The timing of this latest budget, presented by the Financial Secretary, comes off the back of an economy hard hit by the global financial crisis and against a background of massive stimulus measures launched by governments around the world. In Hong Kong, the Government introduced a number of stimulus measures to combat the global financial crisis, including providing liquidity to banks; a full deposit guarantee for depositors; loan guarantee schemes for small and medium enterprises; and fiscal stimulus, job creation and relief measures totalling HKD 87.6 billion. Although the impact of the global financial crisis was much more serious on global trade and growth than the Asian financial crisis in the late 1990's, the Hong Kong economy, which is heavily reliant on global trade and financial services, proved remarkably resilient.
For 2009 as a whole, GDP is forecast to grow between 4 to 5 percent for the year. Hong Kong's fiscal reserves are estimated to be HKD 483 billion by the end of March 2011, representing approximately 28 percent of GDP and equivalent to 18 months of government expenditure.
The Government's stimulus measures have focused on maintaining and further improving employment in Hong Kong. The jobless rate for the latest quarter of 2009-10 remained at 4.9 percent, the lowest since the beginning of 2009. The spectre of deflation, which proved so painful in the late 1990's and early 2000's, has also eased in Hong Kong with mild inflation expected to return this year. The underlying inflation rate for 2010 as a whole is forecast to average 1.5 percent, while the average headline inflation rate will be 2.3 percent.
In his Budget Speech, the Financial Secretary reaffirmed the mantra of "Market Leads, Government Facilitates" and "Big Market, Small Government" and that the Government will continue to create conditions for market development. These include maintaining the rule of law and a simple and low tax regime, nurturing talent, investing in infrastructure, and helping enterprises tap markets outside Hong Kong. This is a welcome focus on the fundamentals as is the Government's continued investment in education and training.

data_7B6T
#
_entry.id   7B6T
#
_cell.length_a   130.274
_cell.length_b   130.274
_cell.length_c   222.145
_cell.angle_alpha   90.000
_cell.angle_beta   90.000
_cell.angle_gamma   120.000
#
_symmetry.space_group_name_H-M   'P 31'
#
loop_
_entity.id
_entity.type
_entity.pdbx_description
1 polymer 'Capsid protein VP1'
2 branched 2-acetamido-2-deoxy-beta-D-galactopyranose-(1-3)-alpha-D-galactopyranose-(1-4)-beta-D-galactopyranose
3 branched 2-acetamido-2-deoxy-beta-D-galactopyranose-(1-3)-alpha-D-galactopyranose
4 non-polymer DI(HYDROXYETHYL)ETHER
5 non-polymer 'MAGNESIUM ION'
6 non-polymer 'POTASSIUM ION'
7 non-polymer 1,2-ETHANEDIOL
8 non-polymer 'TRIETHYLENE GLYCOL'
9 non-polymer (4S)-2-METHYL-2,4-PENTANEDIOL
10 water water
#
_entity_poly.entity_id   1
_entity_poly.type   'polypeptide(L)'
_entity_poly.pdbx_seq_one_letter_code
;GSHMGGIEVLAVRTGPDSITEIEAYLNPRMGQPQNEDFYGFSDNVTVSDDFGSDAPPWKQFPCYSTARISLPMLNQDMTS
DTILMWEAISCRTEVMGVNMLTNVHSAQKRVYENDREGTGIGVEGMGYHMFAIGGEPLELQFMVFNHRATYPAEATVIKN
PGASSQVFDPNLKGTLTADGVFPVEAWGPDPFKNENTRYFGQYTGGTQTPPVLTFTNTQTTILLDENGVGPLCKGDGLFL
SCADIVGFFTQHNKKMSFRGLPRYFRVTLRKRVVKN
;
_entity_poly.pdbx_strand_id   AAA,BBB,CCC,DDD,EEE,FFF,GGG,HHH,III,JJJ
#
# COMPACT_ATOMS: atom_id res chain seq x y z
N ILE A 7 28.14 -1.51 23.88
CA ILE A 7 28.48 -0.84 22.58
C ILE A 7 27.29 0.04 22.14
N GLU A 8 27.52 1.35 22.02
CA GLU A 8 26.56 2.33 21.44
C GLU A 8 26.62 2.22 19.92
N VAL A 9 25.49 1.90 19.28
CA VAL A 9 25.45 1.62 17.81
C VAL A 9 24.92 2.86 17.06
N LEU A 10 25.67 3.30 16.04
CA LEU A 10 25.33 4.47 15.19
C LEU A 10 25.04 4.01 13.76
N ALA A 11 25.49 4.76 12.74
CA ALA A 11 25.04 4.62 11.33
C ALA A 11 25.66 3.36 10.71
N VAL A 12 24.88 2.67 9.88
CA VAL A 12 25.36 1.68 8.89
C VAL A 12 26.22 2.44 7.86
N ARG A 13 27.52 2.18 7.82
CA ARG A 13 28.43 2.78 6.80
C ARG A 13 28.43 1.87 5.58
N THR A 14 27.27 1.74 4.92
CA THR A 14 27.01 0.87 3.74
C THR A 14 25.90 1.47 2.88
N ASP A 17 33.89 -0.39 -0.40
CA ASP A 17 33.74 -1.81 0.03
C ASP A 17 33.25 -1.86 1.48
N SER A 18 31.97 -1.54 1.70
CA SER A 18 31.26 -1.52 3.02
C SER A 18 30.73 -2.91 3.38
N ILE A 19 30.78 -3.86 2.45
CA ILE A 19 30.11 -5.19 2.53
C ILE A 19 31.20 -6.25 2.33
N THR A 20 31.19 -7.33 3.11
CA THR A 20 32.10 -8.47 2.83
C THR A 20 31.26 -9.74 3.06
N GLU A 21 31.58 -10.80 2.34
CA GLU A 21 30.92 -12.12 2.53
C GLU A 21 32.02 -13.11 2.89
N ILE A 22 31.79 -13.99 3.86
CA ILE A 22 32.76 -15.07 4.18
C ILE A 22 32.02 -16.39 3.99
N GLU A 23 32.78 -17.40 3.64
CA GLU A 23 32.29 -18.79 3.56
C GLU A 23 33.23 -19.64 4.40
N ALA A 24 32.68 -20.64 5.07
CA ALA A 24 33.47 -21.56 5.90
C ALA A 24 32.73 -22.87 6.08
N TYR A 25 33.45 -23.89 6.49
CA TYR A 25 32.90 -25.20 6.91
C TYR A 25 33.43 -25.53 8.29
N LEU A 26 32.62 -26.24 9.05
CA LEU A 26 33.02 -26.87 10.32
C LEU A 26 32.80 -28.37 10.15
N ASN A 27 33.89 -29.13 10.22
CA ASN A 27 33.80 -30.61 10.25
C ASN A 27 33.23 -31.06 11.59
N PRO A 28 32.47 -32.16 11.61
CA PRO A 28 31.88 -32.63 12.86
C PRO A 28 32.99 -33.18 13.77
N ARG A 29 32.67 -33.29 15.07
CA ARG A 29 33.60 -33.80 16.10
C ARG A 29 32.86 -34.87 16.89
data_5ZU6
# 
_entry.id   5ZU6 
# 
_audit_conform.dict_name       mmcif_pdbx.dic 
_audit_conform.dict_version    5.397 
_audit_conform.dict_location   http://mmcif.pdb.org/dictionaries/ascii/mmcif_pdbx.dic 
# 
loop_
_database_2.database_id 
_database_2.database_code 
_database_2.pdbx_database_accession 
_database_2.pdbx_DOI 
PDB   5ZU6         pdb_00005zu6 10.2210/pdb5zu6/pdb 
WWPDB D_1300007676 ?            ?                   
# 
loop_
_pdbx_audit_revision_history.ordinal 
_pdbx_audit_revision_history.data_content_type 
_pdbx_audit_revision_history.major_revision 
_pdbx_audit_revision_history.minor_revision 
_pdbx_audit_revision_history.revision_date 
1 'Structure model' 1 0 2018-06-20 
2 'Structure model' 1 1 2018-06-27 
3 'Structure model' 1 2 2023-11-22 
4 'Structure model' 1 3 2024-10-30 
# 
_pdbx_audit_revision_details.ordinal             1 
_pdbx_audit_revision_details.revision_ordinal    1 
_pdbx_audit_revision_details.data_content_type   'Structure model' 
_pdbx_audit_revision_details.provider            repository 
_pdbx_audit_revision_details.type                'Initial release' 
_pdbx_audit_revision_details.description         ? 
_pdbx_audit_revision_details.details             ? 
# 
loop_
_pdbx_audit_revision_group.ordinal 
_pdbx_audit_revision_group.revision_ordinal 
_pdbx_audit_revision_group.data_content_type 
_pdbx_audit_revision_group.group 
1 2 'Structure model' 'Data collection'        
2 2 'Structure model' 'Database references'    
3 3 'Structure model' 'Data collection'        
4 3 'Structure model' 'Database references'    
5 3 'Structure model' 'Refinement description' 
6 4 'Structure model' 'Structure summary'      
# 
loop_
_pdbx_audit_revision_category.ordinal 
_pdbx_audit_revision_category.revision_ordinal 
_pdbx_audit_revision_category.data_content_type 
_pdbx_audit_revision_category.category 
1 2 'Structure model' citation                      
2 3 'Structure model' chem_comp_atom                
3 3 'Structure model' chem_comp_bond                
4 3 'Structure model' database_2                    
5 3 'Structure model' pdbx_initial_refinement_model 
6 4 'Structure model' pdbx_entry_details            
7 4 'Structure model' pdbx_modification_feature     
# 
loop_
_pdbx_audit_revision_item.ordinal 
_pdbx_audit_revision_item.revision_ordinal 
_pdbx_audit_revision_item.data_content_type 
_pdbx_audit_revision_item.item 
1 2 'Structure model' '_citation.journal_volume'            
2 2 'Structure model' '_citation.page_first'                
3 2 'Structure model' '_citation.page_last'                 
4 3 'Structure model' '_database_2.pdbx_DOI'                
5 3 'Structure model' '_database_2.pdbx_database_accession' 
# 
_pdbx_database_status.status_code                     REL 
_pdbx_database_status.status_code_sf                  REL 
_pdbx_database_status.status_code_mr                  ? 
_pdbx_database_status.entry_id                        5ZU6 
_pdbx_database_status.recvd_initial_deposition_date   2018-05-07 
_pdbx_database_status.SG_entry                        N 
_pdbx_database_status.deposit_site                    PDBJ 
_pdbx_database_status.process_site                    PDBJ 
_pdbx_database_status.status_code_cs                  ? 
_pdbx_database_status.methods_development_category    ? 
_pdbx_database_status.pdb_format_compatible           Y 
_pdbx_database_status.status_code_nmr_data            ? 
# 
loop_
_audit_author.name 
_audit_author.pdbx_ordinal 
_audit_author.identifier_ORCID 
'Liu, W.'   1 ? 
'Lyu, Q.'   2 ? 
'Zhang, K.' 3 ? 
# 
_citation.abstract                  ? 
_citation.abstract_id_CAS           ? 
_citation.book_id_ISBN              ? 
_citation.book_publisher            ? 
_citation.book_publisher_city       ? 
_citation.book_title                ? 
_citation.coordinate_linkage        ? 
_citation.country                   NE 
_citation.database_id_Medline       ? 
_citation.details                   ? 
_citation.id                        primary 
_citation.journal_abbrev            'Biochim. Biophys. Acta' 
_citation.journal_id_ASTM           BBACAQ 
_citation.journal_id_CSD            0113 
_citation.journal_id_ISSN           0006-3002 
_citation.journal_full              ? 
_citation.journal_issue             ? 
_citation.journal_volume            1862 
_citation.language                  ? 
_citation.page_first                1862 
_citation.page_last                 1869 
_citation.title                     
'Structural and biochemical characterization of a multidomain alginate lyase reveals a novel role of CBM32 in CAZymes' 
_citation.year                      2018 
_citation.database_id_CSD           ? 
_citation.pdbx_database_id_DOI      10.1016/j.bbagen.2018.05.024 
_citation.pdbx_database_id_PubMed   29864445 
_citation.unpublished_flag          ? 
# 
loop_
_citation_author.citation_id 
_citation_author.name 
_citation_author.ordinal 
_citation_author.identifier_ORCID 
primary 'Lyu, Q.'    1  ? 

The Hong Kong property market rebounded strongly in 2009, fueled by record low interest rates and a massive influx of capital to Hong Kong. This has led to fears of a potential bubble developing in asset prices. To address public concerns over a bubble forming in the property market, the Government has stated that it would ensure a "healthy and stable" development of the property market by implementing four measures. First, it will address the fundamental issue of the supply of properties entering the market. Second, it will increase the transaction cost of property speculation with appropriate tax measures. Third, it will ensure transparency in property transactions and transaction prices to facilitate effective operation of the market. Lastly, the Government will strive to prevent excessive expansion in mortgage lending.
The Financial Secretary only announced a limited number of fiscal incentives, which largely reflected 'informed' comments made in the media prior to the Budget annoucement. These included:
The Financial Secretary noted that the above measures, introduced on top of the current expenditure on health, housing, education and social welfare, should be effective in stimulating the economy and safeguarding social stability and people's livelihood in the aftermath of the financial tsunami. However, he stressed that the exceptional measures employed by the Government cannot continue for too long into the future. The Financial Secretary foreshadowed a number of amendments to the tax law to encourage the development of Hong Kong's asset management and knowledge based businesses. This is a welcome acknowledgement of the importance tax plays in business decision-making in a competitive world.
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